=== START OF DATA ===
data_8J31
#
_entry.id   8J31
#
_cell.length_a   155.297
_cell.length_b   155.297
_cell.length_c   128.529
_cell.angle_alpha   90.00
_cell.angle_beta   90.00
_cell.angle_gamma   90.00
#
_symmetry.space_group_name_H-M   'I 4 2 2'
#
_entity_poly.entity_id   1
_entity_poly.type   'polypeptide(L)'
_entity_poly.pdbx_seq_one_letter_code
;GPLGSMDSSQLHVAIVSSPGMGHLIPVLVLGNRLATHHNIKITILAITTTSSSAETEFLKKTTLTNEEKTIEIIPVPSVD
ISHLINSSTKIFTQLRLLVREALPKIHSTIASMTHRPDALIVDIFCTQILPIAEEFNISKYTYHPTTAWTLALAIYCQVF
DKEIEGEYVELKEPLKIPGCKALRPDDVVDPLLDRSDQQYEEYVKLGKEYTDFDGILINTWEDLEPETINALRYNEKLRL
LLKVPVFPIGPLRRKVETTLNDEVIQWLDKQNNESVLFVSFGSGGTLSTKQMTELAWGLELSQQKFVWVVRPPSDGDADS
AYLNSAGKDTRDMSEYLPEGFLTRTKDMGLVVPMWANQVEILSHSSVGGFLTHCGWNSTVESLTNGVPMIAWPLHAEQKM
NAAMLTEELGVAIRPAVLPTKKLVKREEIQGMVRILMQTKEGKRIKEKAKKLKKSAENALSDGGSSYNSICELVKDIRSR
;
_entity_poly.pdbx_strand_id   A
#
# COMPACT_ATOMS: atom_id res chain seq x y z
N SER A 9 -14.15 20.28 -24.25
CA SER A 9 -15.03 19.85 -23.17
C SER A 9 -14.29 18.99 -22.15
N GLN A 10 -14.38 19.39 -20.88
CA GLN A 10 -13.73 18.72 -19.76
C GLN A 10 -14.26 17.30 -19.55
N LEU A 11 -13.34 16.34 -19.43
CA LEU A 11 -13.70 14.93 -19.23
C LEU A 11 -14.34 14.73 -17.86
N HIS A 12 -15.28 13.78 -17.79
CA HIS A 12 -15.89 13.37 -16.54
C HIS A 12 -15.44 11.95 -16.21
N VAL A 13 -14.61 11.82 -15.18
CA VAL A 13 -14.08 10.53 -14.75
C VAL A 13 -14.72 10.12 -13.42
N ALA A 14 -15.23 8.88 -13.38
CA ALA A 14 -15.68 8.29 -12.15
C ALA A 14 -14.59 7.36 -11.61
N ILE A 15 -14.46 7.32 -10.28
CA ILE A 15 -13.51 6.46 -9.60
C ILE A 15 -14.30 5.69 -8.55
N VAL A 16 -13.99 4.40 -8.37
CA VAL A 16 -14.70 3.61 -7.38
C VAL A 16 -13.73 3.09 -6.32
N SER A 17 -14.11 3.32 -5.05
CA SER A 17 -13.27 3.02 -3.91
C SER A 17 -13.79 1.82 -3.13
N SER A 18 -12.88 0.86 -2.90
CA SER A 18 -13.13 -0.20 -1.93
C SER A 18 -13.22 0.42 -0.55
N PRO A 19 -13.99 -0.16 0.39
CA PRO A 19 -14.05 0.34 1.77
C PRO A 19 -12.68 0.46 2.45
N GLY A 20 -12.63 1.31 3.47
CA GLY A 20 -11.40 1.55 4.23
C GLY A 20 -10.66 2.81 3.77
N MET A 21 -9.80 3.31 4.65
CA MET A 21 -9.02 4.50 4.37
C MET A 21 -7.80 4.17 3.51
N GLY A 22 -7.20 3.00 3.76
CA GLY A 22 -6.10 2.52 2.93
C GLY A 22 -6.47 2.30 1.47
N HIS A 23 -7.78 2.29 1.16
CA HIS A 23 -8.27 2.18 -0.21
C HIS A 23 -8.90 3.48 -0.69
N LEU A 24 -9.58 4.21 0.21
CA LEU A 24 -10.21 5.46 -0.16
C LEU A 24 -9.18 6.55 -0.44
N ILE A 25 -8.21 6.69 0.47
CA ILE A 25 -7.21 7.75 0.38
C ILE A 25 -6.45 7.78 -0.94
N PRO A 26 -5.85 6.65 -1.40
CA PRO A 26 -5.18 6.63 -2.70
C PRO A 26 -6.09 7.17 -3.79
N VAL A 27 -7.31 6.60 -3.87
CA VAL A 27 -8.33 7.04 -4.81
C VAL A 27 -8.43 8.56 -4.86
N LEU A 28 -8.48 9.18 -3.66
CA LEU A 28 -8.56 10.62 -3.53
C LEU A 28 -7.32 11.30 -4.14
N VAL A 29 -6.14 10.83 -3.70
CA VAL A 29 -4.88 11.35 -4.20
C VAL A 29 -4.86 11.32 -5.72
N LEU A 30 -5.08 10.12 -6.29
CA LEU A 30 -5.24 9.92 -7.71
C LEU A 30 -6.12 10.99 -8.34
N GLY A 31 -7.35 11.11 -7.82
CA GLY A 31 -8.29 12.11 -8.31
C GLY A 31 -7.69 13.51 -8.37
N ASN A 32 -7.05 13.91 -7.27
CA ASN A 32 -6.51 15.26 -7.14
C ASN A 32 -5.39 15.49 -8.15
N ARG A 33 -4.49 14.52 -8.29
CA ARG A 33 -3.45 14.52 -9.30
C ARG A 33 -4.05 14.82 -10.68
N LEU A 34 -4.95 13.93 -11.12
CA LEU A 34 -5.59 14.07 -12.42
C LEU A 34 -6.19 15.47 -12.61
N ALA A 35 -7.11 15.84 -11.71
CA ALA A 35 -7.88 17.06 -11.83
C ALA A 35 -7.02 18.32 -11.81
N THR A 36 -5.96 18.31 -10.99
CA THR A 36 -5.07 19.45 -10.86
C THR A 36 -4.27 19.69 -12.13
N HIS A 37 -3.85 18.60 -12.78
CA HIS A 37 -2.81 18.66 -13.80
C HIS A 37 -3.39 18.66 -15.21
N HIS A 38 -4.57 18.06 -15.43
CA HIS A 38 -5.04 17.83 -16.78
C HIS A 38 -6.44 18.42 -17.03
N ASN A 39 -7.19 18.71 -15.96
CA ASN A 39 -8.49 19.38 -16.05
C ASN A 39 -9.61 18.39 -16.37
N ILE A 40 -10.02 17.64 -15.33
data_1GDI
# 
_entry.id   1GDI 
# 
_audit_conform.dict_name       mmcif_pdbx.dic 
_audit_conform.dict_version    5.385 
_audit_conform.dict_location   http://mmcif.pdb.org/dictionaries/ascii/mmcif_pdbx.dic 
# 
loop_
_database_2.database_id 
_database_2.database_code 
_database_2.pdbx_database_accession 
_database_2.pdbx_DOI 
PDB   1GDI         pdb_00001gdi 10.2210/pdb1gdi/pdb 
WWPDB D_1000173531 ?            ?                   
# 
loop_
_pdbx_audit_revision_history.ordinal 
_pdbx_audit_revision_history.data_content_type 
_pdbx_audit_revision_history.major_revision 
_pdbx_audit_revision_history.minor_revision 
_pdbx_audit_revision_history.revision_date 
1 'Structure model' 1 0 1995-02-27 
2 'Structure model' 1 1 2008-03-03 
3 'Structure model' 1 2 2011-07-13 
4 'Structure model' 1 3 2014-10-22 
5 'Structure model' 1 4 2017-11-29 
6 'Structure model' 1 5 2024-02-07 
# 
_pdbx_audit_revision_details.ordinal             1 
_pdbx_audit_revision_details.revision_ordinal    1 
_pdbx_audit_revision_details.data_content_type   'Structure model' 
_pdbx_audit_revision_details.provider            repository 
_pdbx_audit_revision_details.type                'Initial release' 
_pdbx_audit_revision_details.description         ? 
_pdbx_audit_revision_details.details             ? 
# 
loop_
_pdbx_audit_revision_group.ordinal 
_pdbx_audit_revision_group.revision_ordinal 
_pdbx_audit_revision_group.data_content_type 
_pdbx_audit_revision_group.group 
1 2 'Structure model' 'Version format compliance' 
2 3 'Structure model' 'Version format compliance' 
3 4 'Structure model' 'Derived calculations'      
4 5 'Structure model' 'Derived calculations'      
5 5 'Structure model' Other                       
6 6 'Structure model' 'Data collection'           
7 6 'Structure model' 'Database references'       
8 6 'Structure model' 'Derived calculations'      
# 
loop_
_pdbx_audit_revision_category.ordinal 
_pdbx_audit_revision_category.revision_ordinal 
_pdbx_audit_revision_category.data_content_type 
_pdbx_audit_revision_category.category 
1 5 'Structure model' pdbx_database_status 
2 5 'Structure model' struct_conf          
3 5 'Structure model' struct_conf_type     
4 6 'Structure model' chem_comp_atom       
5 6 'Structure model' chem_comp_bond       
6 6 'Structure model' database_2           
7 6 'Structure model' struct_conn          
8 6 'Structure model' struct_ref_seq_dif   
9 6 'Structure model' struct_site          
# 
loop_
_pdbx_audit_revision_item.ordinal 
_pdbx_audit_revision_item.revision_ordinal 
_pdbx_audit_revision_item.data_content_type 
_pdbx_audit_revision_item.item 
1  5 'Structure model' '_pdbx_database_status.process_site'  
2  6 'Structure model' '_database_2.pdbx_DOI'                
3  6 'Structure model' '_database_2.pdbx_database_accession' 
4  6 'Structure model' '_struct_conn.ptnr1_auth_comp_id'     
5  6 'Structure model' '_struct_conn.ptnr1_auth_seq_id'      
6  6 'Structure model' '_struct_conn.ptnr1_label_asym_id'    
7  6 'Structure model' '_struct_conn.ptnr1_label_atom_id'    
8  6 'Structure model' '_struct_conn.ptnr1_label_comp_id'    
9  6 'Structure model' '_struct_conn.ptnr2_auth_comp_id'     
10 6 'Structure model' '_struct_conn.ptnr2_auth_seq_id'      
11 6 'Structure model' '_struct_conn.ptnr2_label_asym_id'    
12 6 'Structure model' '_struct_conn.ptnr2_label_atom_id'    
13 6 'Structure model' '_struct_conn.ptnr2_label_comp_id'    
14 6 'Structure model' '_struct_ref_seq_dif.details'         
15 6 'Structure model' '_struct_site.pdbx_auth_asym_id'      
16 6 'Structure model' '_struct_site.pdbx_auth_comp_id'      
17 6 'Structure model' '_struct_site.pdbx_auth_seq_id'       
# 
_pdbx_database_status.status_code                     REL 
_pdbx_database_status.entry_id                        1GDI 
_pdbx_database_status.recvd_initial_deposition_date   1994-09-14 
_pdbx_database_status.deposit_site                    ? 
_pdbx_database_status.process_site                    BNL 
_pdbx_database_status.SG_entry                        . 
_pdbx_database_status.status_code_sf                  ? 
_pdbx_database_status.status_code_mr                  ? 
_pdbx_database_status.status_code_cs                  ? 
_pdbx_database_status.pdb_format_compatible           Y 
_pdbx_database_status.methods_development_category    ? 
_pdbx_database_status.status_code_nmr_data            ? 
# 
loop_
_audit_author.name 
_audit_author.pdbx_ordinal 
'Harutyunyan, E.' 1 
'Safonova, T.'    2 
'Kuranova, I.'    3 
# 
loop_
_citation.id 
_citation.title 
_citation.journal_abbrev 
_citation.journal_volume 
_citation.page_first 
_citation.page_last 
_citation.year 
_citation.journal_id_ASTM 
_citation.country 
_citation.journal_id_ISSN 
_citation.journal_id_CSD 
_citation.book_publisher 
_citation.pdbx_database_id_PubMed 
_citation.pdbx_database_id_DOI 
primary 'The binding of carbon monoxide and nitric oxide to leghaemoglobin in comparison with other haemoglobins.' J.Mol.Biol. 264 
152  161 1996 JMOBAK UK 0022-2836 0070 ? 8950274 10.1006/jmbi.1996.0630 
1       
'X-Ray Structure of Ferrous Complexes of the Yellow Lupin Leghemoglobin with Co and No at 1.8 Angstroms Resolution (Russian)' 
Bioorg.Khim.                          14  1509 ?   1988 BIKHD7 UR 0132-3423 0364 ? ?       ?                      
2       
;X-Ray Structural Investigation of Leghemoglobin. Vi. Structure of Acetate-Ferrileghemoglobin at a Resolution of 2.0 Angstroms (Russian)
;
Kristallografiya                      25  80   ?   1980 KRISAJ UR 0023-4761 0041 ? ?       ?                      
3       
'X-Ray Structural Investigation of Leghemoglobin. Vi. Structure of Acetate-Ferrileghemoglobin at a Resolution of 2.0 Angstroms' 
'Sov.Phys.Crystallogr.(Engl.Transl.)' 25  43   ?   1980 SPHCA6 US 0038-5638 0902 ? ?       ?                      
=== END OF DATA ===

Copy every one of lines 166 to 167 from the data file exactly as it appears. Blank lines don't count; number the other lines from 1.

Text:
4 5 'Structure model' 'Derived calculations'      
5 5 'Structure model' Other                       